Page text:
Mayne in as new conservation director
The Tama County Conservation Board has hired Stephen Mayne as the county’s next Conservation Director.
In his position as the county’s conservation director, Mayne will head a department that oversees more than a dozen land units throughout the county including the 529-acre county park at Otter Creek Lake. His first day on the job was March 8.
Mayne holds a bachelor’s degree in agriculture and animal ecology from Iowa State University. He comes to the position most recently employed as an executive with the Boy Scouts of American organization; first in the Dubuque area and then in the Cedar Rapids area as a Senior District Executive with the Hawkeye Area Council.
Prior to his work with the Boy Scouts, Mayne interned with the Pottawattamie County Conservation Board in Council Bluffs for four seasons as a Park Ranger Intern.
Mayne, 30, said his love of the outdoors began in childhood as he went through the Boy Scouts program. He entered college looking to pursue a career in conservation work but opportunities presented themselves with the Boy Scouts of America to grow his career and give back to an organization that was influential in his upbringing.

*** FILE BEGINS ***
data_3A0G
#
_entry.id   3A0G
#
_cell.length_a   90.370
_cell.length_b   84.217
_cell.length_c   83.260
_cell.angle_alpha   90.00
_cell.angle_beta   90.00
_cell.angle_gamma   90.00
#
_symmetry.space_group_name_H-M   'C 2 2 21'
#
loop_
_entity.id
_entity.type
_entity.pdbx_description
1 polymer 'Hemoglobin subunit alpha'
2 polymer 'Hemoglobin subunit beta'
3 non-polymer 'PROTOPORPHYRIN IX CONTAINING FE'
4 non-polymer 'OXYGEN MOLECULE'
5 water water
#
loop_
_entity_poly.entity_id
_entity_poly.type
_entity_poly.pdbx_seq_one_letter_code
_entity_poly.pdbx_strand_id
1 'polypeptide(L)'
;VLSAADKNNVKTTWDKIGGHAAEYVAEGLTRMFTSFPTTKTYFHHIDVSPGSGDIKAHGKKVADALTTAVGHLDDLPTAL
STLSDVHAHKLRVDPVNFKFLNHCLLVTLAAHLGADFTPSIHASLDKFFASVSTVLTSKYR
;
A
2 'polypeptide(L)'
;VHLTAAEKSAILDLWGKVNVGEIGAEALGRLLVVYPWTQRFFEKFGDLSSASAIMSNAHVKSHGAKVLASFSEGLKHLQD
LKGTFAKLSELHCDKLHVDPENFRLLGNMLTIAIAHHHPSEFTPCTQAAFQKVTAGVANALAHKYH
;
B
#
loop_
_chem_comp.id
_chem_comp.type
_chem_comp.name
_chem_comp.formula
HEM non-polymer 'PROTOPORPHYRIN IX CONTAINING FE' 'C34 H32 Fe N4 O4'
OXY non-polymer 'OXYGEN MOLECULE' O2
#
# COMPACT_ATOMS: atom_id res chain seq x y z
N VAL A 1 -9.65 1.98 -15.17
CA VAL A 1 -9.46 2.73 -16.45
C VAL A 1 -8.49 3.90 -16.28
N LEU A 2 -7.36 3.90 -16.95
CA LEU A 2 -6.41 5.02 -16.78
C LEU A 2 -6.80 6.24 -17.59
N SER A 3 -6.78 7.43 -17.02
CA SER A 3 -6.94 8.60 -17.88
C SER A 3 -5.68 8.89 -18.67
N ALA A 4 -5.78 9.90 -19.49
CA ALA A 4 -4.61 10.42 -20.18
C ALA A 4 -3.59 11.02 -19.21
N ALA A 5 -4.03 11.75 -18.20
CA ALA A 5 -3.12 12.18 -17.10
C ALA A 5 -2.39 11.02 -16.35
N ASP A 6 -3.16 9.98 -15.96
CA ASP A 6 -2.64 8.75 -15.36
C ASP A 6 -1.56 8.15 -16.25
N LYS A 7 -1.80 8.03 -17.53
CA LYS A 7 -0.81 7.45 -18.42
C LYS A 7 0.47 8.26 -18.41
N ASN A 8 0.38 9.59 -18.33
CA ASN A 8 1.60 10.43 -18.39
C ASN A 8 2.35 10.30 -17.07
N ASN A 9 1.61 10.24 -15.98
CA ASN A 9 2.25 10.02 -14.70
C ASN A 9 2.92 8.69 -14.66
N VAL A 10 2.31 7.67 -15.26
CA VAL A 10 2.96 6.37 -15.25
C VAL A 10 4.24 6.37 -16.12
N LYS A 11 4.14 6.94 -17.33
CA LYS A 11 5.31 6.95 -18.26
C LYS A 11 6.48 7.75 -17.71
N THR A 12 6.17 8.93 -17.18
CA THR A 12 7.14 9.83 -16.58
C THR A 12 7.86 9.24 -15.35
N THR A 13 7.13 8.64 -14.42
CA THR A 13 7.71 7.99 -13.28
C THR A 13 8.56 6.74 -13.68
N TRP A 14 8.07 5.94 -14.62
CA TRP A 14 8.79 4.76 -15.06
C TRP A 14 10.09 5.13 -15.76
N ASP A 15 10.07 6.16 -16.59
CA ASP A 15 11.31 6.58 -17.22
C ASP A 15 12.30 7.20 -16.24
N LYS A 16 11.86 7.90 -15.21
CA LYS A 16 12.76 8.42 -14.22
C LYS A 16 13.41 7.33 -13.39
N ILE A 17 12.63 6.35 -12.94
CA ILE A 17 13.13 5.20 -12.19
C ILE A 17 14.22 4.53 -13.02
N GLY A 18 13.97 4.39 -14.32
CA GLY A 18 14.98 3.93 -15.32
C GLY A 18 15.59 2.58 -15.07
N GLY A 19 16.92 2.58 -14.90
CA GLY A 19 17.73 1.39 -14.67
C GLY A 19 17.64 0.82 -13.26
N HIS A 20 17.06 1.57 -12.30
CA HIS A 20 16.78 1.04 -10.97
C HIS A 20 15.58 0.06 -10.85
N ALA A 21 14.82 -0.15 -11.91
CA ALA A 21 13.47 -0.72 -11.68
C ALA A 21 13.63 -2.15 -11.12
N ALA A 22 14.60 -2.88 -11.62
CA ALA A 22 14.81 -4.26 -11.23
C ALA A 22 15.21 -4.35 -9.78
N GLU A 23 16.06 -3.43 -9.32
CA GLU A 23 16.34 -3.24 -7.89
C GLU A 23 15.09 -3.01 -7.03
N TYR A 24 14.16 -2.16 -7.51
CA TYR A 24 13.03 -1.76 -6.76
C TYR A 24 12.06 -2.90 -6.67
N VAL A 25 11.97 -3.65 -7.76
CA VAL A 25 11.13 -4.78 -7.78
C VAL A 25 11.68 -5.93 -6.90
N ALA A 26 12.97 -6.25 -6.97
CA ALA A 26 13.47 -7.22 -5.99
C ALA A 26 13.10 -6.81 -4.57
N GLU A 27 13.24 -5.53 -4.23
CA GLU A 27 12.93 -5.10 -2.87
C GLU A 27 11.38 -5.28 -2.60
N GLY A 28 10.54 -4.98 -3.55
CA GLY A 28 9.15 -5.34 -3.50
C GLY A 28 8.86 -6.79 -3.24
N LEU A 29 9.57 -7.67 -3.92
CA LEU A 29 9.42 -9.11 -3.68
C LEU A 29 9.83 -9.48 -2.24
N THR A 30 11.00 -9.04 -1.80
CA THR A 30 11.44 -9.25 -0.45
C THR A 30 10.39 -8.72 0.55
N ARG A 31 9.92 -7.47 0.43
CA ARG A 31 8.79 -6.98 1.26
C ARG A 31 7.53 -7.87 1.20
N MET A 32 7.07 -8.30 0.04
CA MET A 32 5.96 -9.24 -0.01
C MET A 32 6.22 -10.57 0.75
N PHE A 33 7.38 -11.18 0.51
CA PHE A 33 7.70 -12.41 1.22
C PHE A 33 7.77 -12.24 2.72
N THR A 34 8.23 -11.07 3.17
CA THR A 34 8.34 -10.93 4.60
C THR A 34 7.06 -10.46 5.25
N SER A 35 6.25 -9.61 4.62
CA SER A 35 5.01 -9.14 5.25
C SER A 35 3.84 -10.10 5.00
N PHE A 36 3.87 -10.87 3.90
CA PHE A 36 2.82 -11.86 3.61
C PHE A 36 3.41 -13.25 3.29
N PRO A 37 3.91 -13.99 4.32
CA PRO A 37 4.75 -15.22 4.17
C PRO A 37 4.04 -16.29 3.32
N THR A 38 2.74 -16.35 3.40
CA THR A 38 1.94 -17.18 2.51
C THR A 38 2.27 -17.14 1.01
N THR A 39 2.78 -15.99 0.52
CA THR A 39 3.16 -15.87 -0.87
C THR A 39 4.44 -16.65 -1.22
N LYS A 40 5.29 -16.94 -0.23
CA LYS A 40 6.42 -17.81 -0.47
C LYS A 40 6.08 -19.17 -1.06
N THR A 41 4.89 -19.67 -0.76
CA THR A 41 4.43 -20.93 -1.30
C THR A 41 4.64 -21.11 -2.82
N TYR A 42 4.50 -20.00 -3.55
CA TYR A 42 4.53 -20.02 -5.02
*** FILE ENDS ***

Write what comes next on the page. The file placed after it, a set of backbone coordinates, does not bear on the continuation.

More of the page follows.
Now after almost a decade with the Boy Scouts, Mayne is excited at the opportunity to return to public conservation and recreation.
One of the primary projects on the horizon for the county conservation department is a lake restoration project that will include dredging of Otter Creek Lake.
Mayne says another primary goal of his in the coming year is to increase camping attendance rates at T.F. Clark Park.
Upcoming public events at Otter Creek Lake and Park include a Bat House Building Workshop on March 19 and a Rain Barrel Workshop on April 10.
Mayne takes over as the second director to lead the conservation department in Tama County since 2019 when Logan Roberts succeeded Bob Etzel, who retired after 40 years as the county’s conservation director.
Roberts resigned the post in December to take a position with the Iowa Department of Natural Resources.
“Having worked in the Cedar Rapids area, I have always enjoyed visiting Tama County and I knew that I wanted to eventually live and work in this area,” Mayne said. “I don’t have any immediate connections with Tama County, but I do have family who live in the surrounding nearby counties. I feel it is very important to live in Tama County and I am presently looking for a more permanent place to live in the Tama-Toledo area.”